Photo: Colourbox.dk

Danish crops are more often free from pesticide residues

Thursday 23 Nov 17

Contact

Bodil Hamborg Jensen
Senior adviser
National Food Institute
+45 35 88 74 68

The annual Pesticide Report 2016 from the Danish Veterinary and Food Administration and the National Food Institute, Technical University of Denmark, shows once again that imported crops significantly more often contain pesticide residues than equivalent Danish products. As a whole, pesticide residues in the concentrations that have been detected do not give rise to health concerns – regardless of production method and where the crops originated.

Danish produce generally contains fewer pesticide residues than equivalent imported products. This is one of the findings of the Pesticide Report 2016 from the Danish Veterinary and Food Administration and the National Food Institute. As such, consumers can minimize their intake of pesticides by choosing Danish fruits and vegetables – or they can choose organically produced products in order to avoid pesticide residues altogether.

The report shows that pesticide residues were more often found in samples of conventionally grown fruit (69%) than in samples of conventionally grown vegetables (43%).

Pesticide residues were found in 45% of the fruit samples of Danish origin, 72% of fruit samples from other EU countries and 74% of fruit samples from outside of the EU. Pesticides were found in 27% of vegetable samples of Danish origin, while the figures for vegetables from other EU countries and from outside the EU are 55% and 43% respectively.

Residues from more than one pesticide in the same sample were found more frequently in imported fruit and vegetables compared to the Danish produce that was tested. In total 33% of the imported samples contained more than one pesticide compared to 10% of the Danish samples.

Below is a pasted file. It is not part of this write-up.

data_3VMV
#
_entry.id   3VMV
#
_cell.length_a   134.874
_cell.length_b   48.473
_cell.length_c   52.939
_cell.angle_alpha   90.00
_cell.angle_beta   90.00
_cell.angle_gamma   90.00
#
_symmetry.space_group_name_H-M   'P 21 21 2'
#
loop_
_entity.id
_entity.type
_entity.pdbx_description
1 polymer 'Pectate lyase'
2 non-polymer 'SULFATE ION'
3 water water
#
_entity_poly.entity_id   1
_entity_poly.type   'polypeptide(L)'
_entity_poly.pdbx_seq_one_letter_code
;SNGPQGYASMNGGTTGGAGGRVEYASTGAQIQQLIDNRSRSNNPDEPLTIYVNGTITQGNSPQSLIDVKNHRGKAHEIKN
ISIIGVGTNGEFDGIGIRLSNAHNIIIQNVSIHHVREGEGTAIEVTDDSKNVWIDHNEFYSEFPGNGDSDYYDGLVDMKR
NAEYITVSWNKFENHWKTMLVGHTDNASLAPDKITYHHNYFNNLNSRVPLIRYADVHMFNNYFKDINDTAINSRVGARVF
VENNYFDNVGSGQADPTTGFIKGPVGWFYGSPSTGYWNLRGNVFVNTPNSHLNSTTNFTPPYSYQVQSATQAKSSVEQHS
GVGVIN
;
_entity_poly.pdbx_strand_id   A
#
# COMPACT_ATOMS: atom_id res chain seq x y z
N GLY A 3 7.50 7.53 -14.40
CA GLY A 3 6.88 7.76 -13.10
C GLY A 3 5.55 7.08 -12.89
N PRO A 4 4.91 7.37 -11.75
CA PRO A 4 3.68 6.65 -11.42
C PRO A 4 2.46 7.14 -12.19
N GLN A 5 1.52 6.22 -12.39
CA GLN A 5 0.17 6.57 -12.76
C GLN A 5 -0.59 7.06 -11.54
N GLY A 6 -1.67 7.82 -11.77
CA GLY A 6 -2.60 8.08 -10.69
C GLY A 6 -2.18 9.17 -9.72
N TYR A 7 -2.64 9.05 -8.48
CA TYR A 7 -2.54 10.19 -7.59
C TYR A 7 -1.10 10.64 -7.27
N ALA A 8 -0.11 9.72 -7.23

No health risk

The National Food Institute estimates that pesticide residues in the concentrations detected in the Pesticide Report 2016 generally do not constitute a health risk, when you eat a standard, varied diet - regardless of production method and where the crops originated.

Calculations from the institute also show that consumers can halve their intake of pesticides by choosing Danish crops where possible.

Only a few samples exceed the allowable limits

In total, 97% of the samples of conventionally grown, unprocessed fruit, vegetables and cereals contained either no pesticide residues or residues below the allowable limit.

The detected pesticide residues only gave rise to health concerns in only two cases (imported turnip and mango samples). As a consequence the Danish Veterinary and Food and Administration recalled the consignments of turnips and mangoes from the market and sent out a European alert regarding the pesticide content in the mango sample.

Out of a total of 246 samples of organic foods, pesticide residues have been found in eight (3.3%) samples. The Danish Veterinary and Food Administration has assessed that the rules for organic production have been breached in three of those cases.

Read more

Read the whole report: Pesticidrester i fødevarer 2016 – Resultater fra den danske pesticidkontrol (pdf – available in Danish only).

The annual pesticide report from the Danish Veterinary and Food Administration and the National Food Institute is based on quarterly monitoring data, which is regularly published in quarterly reports. These reports are available in Danish only on the institute’s website: Pesticides in the diet.

Please also read about the National Food Institute’s study of the pesticide load in Danish and imported fruit and vegetables in a press release from 5 September 2016: Pesticide load still lowest in Danish crops.

Facts about the Danish pesticide control

The Danish Veterinary and Food Administration and the National Food Institute, Technical University of Denmark, jointly carry out the Danish pesticide control, which examines samples of fruits, vegetables, cereals, processed products and meat for the presence of pesticide residues. The samples are from Danish as well as imported foods sold on the Danish market. 

It is a risk-based control where an emphasis is placed on:

  • the 25 foods from which contribute 95% of Danes’ intake of pesticide
  • foods which are most likely to contain pesticide residues
  • foods which are most likely to exceed the acceptable limit.

The pesticide control 2016 tested 2,515 samples from approximately 200 different types of foods for residues of more than 300 pesticides.

http://www.food.dtu.dk/english/news/nyhed?id=e7226ba6-e1f1-4659-8a92-146c2a128f3f
11 DECEMBER 2017